Understand the Label
The communication of safety information is a key responsibility for producers. Like for all end-users served by the soaps, detergents and maintenance products industry, I&I customers and operators are entitled to accurate, up-to-date, safe information in order to allow them understand the precautions required in using, handling and storing products.
The product label contains basic information on how the product should be safely handled, used and disposed of. Safety information on labelling is now regulated across Europe, but the market preference for concentrated products has had a dual effect. It reduces the size of the available label space and sometimes gives rise to a higher safety classification requiring more detailed hazard information. Information on the Regulations can be found on the website for the European Chemical Agency – http://echa.europa.eu/regulations
i) CLP Hazard Pictograms
From June 2015 cleaning products are being regulated under the new Classification, Labelling and Packaging (CLP) Regulations and there new Hazard pictograms introduced to replace the traditional black and orange symbols. The new pictograms are a white diamond with a red border and will also need to carry ‘signal words’ such as irritant/harmful. The information required must be in the language of the country the product is sold in.
- HIGHLY/EXTREMELY FLAMMABLE
- HAZARDOUS TO THE ENVIRONMENT
ii) Directions for use
The manufacturers must also provide sufficient information on how to use the product to ensure the product performs properly.
iii) Use Pictograms
Voluntary use pictograms have significantly helped to overcome the multilingual communication diversities across Europe and also reduced the training time needed to use a product. In particular, the European Cleaning Products Industry (AISE – www.aise.eu) has developed two sets of pictograms for use on product labelling and in training/information documents and some examples are shown below. Companies are free to develop their own icons for their products.
The first AISE set of PICTOGRAMS promotes the correct and best use of products, indicating the actual application area and the application process.
The second set indicates the application area for products used in restaurants and catering. They specifically aim at facilitating the proper identification of many products.
For detergents intended to be used in the industrial sector, and not made available to members of the general public, the ingredients do not have to be listed if the equivalent information is provided by means of technical data sheets, safety data sheets, or in a similar appropriate manner. Certain products also require the statement “Safety data sheet available for professional user on request.”.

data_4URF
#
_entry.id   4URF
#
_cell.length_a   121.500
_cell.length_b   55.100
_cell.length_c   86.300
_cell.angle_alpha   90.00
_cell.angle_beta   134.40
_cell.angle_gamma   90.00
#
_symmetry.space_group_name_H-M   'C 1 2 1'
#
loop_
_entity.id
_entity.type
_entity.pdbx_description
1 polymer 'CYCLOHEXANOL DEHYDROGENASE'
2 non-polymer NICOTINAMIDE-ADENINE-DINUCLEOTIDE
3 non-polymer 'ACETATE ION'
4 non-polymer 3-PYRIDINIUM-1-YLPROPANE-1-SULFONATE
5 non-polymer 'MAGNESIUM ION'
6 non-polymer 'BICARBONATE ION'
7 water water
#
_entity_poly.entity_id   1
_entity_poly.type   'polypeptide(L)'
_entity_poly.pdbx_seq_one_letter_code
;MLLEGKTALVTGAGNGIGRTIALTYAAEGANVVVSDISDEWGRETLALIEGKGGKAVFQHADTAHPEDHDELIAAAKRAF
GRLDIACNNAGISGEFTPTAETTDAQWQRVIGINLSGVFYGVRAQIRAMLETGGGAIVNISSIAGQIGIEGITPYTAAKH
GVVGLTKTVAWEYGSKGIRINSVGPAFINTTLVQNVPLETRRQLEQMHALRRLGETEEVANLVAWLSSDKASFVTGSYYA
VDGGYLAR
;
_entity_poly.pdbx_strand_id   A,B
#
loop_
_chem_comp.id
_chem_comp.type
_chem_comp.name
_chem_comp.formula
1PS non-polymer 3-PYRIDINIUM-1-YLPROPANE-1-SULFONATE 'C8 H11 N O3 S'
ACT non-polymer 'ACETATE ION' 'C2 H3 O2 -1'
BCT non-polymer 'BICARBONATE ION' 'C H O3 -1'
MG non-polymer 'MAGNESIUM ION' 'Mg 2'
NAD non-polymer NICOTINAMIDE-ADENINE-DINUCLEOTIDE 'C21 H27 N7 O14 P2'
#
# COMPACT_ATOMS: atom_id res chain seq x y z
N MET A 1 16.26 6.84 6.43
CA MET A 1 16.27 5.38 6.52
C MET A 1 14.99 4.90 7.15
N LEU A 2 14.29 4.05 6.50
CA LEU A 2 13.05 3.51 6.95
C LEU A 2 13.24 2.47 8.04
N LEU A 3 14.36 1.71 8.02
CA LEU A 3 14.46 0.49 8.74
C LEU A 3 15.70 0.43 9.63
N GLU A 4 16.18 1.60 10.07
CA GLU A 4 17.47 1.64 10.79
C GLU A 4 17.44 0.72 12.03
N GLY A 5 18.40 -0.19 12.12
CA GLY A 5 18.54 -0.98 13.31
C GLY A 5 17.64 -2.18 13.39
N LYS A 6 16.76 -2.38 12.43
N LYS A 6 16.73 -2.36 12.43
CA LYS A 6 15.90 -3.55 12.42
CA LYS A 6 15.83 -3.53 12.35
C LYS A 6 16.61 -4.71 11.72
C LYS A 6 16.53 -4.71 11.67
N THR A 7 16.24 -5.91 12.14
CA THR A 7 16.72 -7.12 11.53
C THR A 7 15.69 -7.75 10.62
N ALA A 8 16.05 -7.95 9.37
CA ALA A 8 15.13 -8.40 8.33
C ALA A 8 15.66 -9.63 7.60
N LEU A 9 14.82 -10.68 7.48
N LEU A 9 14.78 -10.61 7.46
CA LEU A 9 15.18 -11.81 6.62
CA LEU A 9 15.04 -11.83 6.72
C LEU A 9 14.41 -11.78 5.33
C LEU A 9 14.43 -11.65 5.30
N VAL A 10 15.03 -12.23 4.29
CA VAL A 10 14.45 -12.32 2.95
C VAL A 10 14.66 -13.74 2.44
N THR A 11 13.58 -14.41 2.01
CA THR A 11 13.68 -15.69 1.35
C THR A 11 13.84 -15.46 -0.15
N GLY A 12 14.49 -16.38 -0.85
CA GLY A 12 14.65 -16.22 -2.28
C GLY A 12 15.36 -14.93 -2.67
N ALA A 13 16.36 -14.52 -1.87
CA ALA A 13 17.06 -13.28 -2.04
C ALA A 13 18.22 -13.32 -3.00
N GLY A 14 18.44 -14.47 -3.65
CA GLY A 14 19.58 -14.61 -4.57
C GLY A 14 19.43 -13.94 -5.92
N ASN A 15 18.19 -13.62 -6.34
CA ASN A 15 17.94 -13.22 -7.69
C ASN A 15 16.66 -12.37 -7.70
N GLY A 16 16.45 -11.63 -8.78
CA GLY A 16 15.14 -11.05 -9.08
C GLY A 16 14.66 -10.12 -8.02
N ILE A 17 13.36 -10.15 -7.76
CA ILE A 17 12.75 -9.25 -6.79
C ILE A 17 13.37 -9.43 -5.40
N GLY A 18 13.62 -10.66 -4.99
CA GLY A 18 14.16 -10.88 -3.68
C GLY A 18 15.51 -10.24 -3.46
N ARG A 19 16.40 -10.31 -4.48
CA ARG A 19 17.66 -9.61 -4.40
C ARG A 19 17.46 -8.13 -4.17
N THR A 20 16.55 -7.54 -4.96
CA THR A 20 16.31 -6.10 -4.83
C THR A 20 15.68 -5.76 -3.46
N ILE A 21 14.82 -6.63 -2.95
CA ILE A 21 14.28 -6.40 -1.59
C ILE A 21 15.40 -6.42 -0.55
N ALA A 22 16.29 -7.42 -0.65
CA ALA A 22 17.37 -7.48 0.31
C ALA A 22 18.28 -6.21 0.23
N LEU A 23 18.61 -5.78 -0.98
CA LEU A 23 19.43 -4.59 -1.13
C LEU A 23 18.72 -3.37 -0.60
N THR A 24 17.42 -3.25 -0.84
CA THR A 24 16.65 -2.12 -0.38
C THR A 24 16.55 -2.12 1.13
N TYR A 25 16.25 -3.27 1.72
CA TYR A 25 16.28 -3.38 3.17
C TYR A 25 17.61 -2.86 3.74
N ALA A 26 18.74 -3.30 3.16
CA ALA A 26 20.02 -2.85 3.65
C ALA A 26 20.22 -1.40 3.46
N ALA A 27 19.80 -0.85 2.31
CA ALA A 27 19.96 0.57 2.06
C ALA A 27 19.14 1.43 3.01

A barcode is normally included in the label.
vi) Helpline and manufacturers details
The manufacturer’s name, address and telephone number must be included on the label.
vii) Inner container/pack / outer pack label requirements
The information required by the CHIP or CLP Regulations should be shown on each layer of packaging unless it is exempted by using any of the International Transport Regulations.
viii) Products Used with Medicinal Devices (CE Marked)
When cleaning a medical device only an approved product should be used. This will carry the European CE mark which is seen as a declaration by the manufacturer that the product meets all the appropriate provisions of the relevant legislation including those relating to safety and where required has been assessed in accordance with these. The CE mark also means that the product can be freely marketed anywhere in the EU without further control. Further information can be found at the Medicines and Healthcare products Regulatory Agency website (www.mhra.gov.uk)
ix) Defra Approved Disinfectants
Defra has in place a statutory mechanism under The Diseases of Animals (Approved Disinfectants) (England) Order 2007. This allows veterinary disinfectants to be placed on an approved list for the control of different diseases if they demonstrate efficacy in defined laboratory testing. The Animal Health and Veterinary Laboratories Agency (AHVLA) delivers the scheme on behalf of Defra.
Veterinary disinfectants are a vital component of animal disease control strategies, both in the everyday prevention of disease and in controlling disease spread during epidemic outbreaks. Only approved disinfectants may be used during epidemic outbreaks. The label for approved products will give the specific dosage/dilution instructions and these should be followed to ensure effective treatment. See the Defra website (http://www.defra.gov.uk/ahvla-en/tests-and-services/disinfectant-approvals/ ) for more details.
Further Guidance and Examples
Click here for a detailed guide explaining everything you’re likely to find on the pack. There are three detailed examples for a machine dishwashing detergent, a laundry detergent refill pack and an all-purpose cleaner. Running your cursor over the packs will show you what each bit of information is about.
Click here to download the A.I.S.E. Read the Label leaflet with information for industrial and institutional users of detergents and cleaning products.